Viktor & Rolf Spicebomb

Considering the complete lack of flowers in Viktor & Rolf’s very popular, Flowerbomb, I had to try out Spicebomb to see if it lived up to its name.



In Bottle: In short, no, this isn’t a spice bomb. It’s rather pleasant though, sweet and warm with a hint of spiciness.

Applied: Initial spray of bergamot that settles into a sweet cinnamon candy scent that makes me think Spicebomb is taking the same “bomb” approach as Flowerbomb. Which also leads me to think Viktor & Rolf’s idea of a bang is something sugary. The fragrance ages into a more mature spice as I keep wearing it, but it never shakes the sweetness that it gathers in the top notes. The scent takes on a stronger cinnamon and peppery scent as it flows into its end stage with a wilting smoky tobacco scent and a bit of synthetic-smelling leather. Over all, I’m not all that impressed, but the longevity was fairly good, giving me a decent ten hours of wear.

Extra: If you were wondering what the elemi note listed below is, it is a resin from a tree. I didn’t get much resin from this.

Design: The shape is somewhat reminiscent of Flowerbomb, given more angles and straight edges to appeal to a more masculine audience, I guess. I don’t really like it and think this particular depiction is a bit lame. Sorry, Viktor & Rolf.

Fragrance Family: Spicy Leather

Notes: Bergamot, grapefruit, pink pepper, elemi, saffron, cinnamon, pepper, paprika, vetiver, tobacco, leather.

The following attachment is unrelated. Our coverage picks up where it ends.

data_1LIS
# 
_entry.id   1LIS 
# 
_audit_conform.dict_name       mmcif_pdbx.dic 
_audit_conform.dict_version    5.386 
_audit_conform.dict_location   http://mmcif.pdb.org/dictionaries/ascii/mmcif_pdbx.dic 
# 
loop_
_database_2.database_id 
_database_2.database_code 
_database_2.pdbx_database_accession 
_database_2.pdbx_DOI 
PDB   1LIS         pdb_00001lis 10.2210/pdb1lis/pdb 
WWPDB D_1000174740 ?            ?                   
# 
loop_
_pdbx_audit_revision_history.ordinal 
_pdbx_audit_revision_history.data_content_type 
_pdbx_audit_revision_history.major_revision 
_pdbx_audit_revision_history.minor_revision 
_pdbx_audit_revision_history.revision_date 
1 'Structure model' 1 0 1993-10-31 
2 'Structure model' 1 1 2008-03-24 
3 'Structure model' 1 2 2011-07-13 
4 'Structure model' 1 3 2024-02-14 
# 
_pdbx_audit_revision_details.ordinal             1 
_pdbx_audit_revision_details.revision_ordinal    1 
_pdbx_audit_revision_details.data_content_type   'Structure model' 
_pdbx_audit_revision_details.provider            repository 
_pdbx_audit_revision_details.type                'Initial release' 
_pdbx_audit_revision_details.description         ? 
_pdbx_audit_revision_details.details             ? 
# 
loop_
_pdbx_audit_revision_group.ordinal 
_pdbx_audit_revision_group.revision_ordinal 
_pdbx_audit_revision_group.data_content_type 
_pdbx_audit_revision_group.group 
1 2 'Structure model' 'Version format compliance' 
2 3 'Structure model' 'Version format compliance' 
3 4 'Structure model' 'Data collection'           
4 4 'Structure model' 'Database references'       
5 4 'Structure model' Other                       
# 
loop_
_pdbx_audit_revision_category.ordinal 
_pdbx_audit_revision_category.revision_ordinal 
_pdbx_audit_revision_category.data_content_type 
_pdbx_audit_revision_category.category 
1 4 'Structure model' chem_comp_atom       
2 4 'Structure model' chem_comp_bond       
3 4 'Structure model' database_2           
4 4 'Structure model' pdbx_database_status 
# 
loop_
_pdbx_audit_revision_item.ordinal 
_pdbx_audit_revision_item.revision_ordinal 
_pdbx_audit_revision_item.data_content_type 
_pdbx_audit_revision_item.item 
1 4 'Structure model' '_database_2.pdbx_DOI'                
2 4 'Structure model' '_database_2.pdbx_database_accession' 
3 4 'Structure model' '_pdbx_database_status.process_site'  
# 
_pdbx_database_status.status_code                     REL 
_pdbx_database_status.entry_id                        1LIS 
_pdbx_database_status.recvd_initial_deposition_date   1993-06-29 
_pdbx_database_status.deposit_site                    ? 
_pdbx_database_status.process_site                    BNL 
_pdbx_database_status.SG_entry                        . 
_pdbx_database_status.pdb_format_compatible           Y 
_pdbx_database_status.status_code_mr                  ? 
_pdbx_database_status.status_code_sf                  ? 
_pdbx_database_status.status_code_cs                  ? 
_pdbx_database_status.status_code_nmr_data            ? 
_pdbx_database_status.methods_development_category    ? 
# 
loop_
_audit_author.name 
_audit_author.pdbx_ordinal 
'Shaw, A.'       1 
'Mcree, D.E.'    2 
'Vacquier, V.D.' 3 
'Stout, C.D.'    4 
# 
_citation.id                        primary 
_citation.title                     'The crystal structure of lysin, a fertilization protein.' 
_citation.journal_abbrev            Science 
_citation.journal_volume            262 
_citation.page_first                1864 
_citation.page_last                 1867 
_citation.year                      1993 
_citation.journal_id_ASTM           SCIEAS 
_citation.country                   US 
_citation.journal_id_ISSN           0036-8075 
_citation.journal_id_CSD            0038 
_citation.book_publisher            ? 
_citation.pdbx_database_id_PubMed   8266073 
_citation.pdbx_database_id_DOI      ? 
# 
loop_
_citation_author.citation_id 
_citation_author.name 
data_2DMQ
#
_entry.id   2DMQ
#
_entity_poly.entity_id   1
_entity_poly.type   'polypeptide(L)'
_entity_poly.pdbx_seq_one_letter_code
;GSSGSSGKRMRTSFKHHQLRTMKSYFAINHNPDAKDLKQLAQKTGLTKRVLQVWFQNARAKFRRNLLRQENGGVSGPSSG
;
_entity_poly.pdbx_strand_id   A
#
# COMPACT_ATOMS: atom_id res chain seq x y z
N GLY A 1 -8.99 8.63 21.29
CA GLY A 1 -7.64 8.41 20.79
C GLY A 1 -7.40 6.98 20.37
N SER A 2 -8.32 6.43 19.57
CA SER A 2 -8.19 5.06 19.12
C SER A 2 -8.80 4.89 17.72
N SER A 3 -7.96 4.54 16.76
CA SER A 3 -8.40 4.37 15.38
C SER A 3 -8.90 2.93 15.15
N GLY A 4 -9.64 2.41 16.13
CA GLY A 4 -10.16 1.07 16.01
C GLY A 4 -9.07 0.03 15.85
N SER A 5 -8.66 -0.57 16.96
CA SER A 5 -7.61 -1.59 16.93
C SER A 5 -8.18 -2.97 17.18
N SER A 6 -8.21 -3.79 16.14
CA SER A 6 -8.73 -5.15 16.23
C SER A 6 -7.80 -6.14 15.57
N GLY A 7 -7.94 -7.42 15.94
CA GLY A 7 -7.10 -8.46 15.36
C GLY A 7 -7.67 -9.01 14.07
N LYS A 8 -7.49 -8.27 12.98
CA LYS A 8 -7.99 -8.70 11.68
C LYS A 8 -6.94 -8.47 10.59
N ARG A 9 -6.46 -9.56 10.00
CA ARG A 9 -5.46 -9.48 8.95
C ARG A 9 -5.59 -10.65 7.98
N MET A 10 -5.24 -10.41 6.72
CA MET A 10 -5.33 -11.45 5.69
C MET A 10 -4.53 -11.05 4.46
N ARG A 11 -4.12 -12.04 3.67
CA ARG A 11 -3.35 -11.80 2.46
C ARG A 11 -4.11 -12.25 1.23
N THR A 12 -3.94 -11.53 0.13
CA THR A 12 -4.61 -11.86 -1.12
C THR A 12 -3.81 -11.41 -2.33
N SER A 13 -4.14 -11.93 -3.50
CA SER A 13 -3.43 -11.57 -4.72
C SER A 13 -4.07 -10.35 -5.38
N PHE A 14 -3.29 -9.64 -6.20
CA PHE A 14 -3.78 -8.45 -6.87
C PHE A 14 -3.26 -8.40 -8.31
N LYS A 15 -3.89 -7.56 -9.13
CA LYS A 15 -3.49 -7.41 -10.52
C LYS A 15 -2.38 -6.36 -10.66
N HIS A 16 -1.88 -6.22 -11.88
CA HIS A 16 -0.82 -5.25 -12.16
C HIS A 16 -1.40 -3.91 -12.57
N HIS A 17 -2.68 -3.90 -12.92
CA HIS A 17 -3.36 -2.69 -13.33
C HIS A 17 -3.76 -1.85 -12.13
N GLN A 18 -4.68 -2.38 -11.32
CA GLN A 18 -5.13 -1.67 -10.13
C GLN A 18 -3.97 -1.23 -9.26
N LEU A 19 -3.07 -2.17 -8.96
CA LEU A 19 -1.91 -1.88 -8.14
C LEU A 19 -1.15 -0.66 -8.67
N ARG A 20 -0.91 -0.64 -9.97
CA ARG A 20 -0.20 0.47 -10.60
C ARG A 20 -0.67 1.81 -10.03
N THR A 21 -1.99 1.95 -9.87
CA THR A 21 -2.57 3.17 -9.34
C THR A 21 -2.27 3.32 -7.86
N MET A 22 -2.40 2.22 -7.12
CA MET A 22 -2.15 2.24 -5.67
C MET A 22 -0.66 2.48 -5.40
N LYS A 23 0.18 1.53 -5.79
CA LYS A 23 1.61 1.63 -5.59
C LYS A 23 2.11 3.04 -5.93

Spicebomb failed to impress me in numerous ways. The fact that it started out sweet and reminded me of a more gourmand Flowerbomb didn’t really help matters either.

Reviewed in This Post: Spicebomb, 2012, Eau de Toilette.

Maitre Parfumeur et Gantier Bahiana

We’re stuck in the middle of summer and what better way to celebrate the excruciating heat than to load up on the tropical scents and pretend we’re lounging on a well-groomed beach instead of sweating out our livelihoods in an office with poor air circulation?



In Bottle: Bahiana smells like a little touch of tropical inspired paradise. It’s not really unique in that it smells largely like many tropical inspired fragrances. But it does come up smelling very well made.

Applied: A nice hit of sweet citrus up front to introduce the refreshing feel of this fragrance, followed by a nice little dose of green woodsiness. Refreshing is the word, with a hint of sophistication as Bahiana sends in the tropical duo of coconut and pineapple. What I’m left with is a very rapidly aging fragrance that settles into a comfortable niche of woodsy coconut, pineapple, and a soft breeze. I really like it. But is it really special? Eh, not so much. What Bahiana is, however, is a very well made fragrance. I can smell the clean coconut in this. It isn’t that sour, weird coconut that goes into some cheaper fragrances. This stuff is on par with the coconut note in Virgin Island Water. Cool, refreshing, and just a tad more authentic. Nicely done, Maitre Parfumeur et Gantier!

Extra: My one complaint with Bahiana is its lasting power. It’s quick to go on and go through its motions and then disappear. There’s very little left by the end except a faint waft of woodsiness, which is more than I can say about Virgin Island Water’s complete disappearing act.